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Rep. McMorris Rodgers Sponsors Babies Need Formula Now Act

(The Center Square) – Eastern Washington Congresswoman Cathy McMorris Rodgers, R-Spokane, started the week sharply criticizing the Biden administration for its handling of a nationwide baby formula shortage.

Then she paired legislation with her criticisms.

McMorris Rodgers introduced the Babies Need Formula Now Act on Wednesday to address the crisis.

“The baby formula supply crisis is a matter of life and death,” said McMorris Rodgers in a statement. “We need formula restocked as soon as possible. That’s why the Babies Need Formula Now Act will make sure the FDA is using every flexibility for parents to access safe formulas, including from abroad.

“It also holds President Biden and his administration accountable if red tape at the FDA is preventing new formulas from reaching the shelves.”

Under the Act, restrictions are temporarily lifted to allow parents to order formula from countries that have similar safety standards to the U.S., she said.

McMorris Rodgers said it is not enough for Congress to give the Biden administration $28 million in emergency funding to address the formula crisis. She said more oversight of the FDA is necessary to ensure the agency is acting as quickly as possible to get more formula onto grocery store shelves.

To prevent dangerous shortages from happening again, McMorris Rodgers said the Act lifts FDA-imposed barriers that restrict new types and brands of formula from entering the marketplace.

“It ensures more competition so more formula will reach the shelves and parents will have more options to keep their babies fed,” she said

She said that when there is a recall for labeling unrelated to the quality of the product, the Act requires the FDA to notify Congress of the problem and provide a plan to address any supply issues that may arise. The agency and manufacturer of the recalled formula must also coordinate a resolution of issues as soon as possible.

McMorris Rodgers said Monday that it is beyond time for the FDA to answer tough questions about why action wasn’t taken to ward off the shortage. She also wants to know why steps weren’t taken immediately to resolve the crisis.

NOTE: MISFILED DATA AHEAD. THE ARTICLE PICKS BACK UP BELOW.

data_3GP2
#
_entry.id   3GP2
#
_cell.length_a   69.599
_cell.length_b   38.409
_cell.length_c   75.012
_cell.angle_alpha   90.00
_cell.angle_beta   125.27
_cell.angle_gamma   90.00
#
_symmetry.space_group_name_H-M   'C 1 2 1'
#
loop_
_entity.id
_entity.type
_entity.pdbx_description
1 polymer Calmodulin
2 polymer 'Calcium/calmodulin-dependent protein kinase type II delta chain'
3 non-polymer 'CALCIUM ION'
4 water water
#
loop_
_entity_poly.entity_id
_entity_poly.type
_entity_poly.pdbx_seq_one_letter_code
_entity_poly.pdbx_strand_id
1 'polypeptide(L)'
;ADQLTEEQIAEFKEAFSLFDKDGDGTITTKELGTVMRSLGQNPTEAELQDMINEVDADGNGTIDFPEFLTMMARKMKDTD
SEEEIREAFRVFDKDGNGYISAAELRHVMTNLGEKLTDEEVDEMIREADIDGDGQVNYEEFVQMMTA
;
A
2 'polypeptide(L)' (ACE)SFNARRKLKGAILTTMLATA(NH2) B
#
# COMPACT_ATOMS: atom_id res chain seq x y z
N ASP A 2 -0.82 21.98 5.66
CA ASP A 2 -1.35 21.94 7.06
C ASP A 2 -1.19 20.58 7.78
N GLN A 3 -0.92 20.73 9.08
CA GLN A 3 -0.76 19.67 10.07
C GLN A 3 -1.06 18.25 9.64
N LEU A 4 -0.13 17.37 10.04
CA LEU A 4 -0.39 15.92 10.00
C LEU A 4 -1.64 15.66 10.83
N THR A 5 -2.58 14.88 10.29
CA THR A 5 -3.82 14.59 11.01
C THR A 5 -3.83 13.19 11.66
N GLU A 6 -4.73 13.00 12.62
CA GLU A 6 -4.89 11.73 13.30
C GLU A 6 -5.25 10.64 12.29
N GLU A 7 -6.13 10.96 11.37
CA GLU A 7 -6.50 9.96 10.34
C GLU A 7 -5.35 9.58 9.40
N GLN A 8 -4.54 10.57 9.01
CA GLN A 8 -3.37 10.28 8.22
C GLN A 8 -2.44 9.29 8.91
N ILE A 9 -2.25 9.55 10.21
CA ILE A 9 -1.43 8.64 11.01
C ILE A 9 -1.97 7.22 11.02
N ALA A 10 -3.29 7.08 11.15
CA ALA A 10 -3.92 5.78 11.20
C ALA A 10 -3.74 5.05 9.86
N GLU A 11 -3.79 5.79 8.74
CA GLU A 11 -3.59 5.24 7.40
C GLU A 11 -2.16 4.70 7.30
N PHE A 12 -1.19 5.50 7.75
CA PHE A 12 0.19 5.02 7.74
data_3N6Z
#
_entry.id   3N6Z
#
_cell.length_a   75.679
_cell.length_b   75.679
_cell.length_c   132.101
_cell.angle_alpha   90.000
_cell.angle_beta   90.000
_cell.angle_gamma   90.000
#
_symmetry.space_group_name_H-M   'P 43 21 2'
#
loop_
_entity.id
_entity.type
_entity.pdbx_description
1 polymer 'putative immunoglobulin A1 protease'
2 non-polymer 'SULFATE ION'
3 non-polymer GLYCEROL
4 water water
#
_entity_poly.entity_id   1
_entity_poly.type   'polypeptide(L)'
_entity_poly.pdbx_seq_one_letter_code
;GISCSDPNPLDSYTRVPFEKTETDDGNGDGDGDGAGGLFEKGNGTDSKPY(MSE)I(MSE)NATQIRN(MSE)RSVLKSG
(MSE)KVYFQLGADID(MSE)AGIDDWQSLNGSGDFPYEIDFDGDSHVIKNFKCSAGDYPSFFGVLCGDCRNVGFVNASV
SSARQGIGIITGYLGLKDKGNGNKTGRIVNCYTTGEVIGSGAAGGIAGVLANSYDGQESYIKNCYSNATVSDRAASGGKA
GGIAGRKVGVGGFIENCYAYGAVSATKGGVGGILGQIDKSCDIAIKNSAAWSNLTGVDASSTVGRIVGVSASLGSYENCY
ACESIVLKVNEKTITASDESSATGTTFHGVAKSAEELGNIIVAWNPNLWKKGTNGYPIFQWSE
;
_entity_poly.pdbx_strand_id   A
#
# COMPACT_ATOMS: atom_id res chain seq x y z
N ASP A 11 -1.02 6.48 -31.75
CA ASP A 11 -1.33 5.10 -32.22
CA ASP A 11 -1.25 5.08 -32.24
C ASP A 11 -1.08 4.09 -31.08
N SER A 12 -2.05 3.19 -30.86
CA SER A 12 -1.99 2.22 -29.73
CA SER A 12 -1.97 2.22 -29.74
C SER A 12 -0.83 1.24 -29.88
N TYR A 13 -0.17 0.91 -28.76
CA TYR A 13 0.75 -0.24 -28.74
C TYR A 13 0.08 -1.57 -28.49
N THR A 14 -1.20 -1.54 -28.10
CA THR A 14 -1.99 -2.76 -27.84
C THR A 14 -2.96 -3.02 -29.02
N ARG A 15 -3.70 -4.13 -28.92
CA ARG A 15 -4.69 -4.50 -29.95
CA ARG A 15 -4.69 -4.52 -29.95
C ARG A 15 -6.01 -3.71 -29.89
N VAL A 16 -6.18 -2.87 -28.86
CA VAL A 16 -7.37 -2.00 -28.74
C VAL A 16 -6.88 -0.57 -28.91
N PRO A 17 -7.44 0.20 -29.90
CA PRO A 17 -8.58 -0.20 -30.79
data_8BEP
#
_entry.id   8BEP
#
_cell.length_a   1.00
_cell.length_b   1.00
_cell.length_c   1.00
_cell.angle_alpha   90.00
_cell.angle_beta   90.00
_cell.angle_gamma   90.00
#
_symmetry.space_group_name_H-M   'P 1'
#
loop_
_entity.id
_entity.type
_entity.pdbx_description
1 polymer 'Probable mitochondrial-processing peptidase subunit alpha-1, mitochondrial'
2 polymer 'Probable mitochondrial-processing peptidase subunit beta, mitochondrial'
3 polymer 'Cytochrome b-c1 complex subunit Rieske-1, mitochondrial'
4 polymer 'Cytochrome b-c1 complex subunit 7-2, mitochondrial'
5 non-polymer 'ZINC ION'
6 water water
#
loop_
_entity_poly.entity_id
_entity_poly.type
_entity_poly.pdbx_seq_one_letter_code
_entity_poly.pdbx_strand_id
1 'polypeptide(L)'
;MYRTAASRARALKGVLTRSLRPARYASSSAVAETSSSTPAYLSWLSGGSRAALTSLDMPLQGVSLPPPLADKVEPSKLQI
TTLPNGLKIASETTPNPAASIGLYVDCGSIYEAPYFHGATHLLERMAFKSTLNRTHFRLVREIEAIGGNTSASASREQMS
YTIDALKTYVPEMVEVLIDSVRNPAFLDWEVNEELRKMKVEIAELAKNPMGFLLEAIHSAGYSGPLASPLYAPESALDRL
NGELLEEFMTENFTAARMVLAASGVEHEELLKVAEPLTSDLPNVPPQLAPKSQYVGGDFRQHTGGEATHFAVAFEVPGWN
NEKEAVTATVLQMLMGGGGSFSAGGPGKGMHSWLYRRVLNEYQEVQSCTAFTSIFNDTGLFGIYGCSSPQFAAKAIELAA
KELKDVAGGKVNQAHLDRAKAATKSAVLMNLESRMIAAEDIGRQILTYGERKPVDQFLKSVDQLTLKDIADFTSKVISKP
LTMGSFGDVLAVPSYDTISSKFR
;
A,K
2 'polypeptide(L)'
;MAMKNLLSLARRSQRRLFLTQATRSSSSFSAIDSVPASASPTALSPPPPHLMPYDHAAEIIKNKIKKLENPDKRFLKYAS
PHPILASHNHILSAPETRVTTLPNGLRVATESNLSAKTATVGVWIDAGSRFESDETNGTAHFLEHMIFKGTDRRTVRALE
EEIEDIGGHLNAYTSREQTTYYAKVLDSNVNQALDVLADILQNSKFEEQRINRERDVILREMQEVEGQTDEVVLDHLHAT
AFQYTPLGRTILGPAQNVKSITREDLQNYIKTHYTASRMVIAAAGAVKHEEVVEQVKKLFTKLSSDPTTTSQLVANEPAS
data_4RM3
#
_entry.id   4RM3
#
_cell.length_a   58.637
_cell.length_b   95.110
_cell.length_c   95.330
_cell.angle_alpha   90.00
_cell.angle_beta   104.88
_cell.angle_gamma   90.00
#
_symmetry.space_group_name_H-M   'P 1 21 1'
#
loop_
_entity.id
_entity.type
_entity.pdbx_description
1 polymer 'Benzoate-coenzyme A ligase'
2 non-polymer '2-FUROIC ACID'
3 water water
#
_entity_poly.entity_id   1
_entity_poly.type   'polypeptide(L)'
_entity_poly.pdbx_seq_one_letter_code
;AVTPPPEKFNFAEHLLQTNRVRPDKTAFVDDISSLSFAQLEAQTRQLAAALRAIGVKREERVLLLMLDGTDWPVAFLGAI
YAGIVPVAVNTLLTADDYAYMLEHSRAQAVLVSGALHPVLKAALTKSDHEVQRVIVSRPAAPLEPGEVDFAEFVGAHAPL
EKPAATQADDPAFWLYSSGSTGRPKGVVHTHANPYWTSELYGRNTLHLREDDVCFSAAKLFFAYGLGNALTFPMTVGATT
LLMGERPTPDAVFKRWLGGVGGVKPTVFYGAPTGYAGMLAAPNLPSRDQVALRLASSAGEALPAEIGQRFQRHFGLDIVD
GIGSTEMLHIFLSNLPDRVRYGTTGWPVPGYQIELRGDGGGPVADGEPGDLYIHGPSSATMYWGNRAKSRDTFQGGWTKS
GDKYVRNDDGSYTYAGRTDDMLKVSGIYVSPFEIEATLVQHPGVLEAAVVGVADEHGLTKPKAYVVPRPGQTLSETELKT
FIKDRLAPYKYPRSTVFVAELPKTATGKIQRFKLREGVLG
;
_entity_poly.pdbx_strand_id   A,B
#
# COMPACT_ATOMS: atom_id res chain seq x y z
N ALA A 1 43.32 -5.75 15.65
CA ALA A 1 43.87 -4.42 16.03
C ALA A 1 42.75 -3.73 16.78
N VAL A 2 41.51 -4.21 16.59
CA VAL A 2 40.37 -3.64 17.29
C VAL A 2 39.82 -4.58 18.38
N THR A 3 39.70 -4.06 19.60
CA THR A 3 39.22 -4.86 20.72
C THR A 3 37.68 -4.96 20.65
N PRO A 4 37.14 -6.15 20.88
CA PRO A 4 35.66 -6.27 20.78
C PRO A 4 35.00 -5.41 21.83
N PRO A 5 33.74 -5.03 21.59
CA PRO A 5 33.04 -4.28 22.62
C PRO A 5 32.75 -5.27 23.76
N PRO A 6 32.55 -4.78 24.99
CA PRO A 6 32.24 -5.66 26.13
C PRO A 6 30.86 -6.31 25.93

She particularly wanted to know why the agency took months to act on whistleblower complaints from October.

Last fall, a whistleblower sent the FDA a 34-page document outlining potential concerns at Abbott Nutrition’s plant in Sturgis, Michigan.

The former employee accused the plant of lax cleaning practices, falsifying records, releasing untested formula and hiding information during a 2019 audit by the FDA, among other concerns.

McMorris Rodgers said the FDA did not interview the whistleblower until December and did not send an inspector to the plant until January. A recall due to reports of bacterial infections was not issued until February for select lots of Similac, Alimentm and EleCare formulas.

“It is like a black hole at the FDA,” she said of trying to get answers.

With formula already subject to supply chain disruptions before FDA shuttered the Michigan plant, McMorris Rodgers said the administration should have had a backup plan in place to meet a fundamental need. 

Abbott announced on Monday that it had reached a federal consent decree with the FDA that would allow its Sturgis plant to resume production in two weeks. It will take about six to eight weeks after that for the baby formula to be available to consumers.

McMorris Rodgers said panicked American parents cannot wait almost two months for reassurance that they will be able to provide food for their infants.